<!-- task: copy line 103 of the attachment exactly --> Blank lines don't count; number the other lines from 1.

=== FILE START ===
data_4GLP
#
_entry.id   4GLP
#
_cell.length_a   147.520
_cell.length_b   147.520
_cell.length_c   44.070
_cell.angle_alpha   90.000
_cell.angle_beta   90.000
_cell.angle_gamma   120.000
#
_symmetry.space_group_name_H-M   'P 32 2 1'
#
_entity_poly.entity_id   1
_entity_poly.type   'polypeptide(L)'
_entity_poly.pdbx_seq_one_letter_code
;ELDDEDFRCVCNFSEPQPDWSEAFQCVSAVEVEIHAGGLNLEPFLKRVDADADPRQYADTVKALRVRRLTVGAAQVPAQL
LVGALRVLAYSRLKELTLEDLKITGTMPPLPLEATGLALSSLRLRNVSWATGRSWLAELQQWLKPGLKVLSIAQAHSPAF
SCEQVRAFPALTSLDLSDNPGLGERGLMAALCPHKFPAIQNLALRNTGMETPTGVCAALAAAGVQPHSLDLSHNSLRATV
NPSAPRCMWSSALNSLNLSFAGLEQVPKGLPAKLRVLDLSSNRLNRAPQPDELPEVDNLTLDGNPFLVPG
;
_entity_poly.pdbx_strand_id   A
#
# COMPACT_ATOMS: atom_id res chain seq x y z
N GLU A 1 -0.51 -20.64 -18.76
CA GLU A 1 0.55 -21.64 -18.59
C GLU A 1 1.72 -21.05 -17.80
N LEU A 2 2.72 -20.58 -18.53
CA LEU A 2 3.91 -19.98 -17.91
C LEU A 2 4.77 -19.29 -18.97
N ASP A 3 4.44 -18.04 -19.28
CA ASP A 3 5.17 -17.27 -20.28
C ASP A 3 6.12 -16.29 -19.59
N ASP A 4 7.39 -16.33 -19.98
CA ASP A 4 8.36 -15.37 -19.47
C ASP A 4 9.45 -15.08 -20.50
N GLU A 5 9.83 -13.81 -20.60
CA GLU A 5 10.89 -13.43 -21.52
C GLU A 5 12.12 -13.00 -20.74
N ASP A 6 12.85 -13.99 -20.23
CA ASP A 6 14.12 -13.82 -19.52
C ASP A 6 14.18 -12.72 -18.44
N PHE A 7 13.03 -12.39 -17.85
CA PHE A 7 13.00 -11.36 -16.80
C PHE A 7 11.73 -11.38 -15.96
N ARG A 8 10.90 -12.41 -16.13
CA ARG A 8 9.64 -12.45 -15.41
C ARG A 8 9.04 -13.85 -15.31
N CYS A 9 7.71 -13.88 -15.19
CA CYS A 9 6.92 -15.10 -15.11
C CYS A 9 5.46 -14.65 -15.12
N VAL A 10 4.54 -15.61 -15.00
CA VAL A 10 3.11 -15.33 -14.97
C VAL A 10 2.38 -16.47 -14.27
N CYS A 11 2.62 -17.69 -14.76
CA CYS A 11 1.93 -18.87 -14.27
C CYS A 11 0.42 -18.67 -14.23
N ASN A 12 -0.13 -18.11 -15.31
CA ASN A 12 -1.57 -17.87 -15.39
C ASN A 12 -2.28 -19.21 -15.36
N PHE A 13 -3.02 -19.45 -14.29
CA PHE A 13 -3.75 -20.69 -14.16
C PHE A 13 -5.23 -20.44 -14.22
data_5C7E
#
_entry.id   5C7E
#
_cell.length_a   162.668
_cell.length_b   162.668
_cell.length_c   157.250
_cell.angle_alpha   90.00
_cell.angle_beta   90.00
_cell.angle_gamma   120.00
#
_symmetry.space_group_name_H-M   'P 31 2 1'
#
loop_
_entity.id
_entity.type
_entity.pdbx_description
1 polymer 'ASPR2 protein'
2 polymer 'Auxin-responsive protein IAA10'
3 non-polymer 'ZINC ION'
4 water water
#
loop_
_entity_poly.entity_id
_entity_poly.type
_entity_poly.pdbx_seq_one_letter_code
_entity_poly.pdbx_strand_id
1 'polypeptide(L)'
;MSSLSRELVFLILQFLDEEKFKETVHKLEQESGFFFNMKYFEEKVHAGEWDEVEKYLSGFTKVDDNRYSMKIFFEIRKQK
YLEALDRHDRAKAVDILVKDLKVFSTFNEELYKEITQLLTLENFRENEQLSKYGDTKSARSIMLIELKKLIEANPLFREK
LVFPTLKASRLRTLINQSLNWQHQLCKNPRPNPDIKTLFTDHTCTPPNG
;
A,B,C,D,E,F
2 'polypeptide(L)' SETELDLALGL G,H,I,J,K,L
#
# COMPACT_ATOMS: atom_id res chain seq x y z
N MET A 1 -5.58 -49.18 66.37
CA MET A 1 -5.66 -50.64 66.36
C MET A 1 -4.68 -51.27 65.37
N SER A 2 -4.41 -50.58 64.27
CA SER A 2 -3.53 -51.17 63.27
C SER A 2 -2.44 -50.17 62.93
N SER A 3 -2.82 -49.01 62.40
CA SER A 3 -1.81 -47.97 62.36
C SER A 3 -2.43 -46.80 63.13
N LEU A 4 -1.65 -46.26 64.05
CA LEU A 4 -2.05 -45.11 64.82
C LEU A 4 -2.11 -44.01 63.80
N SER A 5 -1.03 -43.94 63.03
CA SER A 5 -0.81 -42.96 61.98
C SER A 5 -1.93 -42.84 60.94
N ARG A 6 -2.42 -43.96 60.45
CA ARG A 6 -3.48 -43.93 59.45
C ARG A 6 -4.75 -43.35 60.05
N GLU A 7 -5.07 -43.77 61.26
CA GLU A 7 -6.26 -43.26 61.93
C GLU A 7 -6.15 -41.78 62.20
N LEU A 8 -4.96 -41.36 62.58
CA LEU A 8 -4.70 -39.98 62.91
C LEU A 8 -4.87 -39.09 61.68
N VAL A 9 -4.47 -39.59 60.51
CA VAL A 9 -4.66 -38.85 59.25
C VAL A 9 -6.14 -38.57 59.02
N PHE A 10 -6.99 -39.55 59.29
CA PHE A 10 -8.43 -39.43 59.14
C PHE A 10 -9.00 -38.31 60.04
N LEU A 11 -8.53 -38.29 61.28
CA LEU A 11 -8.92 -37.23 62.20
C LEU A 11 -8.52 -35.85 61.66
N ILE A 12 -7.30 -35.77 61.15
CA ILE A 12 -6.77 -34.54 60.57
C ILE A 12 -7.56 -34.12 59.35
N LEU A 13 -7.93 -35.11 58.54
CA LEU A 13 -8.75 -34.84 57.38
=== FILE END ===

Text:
N SER A 2 -4.41 -50.58 64.27